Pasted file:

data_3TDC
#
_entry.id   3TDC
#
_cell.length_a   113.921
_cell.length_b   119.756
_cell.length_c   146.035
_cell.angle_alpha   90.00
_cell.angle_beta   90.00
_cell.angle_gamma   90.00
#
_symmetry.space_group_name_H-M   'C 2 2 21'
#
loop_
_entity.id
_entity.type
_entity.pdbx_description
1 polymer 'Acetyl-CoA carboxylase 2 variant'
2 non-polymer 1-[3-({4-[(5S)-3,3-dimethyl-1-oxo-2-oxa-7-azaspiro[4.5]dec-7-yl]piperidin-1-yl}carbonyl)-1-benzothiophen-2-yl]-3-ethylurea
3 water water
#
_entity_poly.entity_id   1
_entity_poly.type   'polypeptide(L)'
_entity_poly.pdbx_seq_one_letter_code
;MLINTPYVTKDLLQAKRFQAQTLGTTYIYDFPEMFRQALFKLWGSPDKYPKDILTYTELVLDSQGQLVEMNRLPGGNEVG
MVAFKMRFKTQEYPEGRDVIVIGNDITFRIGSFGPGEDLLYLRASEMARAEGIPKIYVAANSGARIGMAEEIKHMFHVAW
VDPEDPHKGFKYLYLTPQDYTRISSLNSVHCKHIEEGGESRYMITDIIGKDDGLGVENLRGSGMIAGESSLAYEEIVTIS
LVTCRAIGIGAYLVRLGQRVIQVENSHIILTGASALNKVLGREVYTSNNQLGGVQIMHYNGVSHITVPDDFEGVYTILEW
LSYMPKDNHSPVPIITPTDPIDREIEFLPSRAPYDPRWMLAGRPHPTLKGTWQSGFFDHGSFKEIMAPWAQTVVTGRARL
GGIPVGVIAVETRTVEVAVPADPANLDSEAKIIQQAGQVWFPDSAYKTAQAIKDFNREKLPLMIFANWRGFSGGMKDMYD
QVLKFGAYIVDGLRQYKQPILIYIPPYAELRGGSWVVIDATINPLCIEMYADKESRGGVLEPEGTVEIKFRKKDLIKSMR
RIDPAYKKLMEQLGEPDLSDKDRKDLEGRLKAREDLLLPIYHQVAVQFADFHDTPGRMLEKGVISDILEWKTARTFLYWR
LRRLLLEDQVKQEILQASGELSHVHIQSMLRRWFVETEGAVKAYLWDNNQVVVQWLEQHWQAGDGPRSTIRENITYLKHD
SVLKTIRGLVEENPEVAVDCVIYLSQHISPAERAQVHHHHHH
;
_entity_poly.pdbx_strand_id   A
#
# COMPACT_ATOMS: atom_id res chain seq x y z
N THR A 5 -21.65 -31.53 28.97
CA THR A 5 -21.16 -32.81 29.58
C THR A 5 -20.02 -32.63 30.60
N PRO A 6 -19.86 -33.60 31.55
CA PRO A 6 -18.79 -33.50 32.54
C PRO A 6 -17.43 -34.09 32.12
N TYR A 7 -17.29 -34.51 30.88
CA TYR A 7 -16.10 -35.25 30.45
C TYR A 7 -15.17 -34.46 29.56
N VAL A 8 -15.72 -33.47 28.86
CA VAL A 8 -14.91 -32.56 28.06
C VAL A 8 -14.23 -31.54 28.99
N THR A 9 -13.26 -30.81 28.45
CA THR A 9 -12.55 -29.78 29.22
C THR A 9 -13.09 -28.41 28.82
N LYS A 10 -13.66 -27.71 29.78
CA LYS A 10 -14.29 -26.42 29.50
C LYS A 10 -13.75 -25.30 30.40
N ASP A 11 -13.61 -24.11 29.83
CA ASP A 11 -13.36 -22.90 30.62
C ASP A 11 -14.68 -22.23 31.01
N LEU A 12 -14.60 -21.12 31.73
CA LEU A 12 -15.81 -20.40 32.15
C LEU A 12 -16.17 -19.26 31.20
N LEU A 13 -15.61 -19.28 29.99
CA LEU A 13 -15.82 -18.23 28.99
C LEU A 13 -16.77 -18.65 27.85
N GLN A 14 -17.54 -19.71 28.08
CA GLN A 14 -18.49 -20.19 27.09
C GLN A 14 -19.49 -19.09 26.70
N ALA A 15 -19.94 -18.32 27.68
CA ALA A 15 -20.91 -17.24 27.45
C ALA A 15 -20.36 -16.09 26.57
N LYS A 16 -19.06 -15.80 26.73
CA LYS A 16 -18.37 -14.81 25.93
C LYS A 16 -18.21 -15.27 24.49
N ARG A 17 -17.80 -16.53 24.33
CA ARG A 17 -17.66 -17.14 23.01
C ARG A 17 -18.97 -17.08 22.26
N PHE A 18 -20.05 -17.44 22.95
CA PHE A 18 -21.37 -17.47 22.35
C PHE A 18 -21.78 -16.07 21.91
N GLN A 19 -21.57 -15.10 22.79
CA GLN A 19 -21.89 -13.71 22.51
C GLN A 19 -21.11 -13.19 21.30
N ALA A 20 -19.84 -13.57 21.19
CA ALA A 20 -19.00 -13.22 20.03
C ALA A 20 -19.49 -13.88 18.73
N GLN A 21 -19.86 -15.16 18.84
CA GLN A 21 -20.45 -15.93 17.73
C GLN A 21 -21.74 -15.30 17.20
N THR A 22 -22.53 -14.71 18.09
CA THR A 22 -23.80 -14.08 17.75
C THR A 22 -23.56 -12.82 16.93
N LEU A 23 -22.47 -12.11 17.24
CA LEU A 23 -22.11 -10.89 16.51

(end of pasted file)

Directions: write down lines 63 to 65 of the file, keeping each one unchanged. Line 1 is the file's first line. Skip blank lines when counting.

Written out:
N LEU A 13 -15.61 -19.28 29.99
CA LEU A 13 -15.82 -18.23 28.99
C LEU A 13 -16.77 -18.65 27.85